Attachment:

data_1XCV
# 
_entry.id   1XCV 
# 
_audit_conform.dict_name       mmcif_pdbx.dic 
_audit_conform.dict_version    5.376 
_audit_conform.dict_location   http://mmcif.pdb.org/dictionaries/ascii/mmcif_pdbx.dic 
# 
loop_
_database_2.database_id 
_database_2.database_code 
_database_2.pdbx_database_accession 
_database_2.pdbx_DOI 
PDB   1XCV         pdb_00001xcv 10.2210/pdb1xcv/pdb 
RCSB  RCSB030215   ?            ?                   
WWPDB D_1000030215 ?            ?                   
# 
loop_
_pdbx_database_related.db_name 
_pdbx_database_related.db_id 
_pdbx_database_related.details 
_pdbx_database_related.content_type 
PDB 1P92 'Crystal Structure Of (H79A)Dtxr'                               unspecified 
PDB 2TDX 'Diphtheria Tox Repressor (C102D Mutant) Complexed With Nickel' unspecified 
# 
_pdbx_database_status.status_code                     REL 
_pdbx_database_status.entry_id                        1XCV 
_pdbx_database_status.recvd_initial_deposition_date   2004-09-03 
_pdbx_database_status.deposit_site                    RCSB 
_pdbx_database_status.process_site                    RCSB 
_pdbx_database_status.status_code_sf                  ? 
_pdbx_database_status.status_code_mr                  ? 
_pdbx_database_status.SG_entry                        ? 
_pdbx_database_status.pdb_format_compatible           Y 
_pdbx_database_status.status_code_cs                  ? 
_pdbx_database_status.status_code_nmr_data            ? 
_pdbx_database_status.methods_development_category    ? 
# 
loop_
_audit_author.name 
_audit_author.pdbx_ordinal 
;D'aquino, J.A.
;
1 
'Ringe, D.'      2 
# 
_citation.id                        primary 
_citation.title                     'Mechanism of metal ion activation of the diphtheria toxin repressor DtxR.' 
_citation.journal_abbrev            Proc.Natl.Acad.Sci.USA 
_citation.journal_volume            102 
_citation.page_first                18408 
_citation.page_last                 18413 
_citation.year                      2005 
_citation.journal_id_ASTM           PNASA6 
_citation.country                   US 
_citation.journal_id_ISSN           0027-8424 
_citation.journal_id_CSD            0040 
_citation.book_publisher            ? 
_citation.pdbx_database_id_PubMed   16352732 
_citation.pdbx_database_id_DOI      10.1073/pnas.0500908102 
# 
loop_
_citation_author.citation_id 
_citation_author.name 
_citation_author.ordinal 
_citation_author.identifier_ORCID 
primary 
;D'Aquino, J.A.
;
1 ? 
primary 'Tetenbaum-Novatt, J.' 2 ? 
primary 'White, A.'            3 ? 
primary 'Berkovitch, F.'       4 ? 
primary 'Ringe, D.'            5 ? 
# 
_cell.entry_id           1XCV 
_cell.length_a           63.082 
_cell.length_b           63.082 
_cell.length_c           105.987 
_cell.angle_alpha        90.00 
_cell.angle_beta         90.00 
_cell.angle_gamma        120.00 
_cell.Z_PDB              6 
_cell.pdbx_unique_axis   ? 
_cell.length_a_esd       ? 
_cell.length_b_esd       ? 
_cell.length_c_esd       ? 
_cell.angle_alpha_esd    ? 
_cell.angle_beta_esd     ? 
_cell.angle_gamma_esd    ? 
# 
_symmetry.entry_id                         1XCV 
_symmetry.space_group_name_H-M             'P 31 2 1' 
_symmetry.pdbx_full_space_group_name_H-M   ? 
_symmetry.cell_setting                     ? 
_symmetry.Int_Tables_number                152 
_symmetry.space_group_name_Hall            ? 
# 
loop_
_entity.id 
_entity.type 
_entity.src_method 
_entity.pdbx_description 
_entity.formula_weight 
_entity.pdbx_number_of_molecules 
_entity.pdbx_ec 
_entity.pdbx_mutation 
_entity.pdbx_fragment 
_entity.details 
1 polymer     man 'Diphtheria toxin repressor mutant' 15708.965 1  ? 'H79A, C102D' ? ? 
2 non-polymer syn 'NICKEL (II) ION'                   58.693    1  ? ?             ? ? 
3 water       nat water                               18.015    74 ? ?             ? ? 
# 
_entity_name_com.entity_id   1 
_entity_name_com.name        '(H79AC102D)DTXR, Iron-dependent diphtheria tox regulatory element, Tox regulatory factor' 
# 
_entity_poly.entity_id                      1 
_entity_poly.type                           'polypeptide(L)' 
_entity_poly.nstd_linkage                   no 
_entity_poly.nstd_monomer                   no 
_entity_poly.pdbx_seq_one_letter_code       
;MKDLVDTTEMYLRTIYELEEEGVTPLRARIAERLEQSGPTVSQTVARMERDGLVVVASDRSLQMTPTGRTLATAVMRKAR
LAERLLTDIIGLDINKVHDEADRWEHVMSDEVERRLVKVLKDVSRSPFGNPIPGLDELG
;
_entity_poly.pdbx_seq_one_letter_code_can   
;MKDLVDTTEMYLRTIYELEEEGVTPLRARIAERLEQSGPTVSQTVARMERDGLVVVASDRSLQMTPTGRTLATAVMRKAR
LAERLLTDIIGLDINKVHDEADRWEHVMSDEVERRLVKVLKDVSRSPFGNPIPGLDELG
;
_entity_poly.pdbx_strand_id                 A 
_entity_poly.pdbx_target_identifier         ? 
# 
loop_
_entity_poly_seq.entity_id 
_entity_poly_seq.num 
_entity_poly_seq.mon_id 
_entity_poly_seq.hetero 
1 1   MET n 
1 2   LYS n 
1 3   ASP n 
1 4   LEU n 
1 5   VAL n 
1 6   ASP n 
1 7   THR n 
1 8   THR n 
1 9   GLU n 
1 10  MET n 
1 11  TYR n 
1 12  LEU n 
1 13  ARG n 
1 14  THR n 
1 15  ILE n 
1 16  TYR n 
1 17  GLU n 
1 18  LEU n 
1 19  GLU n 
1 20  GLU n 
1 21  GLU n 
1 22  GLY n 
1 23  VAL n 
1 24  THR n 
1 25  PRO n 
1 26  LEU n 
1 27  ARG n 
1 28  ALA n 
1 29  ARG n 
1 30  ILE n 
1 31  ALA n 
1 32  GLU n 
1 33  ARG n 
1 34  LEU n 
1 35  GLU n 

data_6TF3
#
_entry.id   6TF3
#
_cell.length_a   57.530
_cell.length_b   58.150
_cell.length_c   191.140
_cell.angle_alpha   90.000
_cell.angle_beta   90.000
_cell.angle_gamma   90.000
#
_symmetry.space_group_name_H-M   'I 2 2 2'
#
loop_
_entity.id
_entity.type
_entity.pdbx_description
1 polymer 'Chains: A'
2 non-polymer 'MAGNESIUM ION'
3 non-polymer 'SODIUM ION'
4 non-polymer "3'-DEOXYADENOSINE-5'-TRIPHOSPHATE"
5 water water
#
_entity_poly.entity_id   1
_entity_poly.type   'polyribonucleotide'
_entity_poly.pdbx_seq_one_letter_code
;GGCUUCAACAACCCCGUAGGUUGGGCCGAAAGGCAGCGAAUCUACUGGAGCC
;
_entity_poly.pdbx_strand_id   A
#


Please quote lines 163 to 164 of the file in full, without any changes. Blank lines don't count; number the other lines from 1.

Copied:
1 27  ARG n 
1 28  ALA n 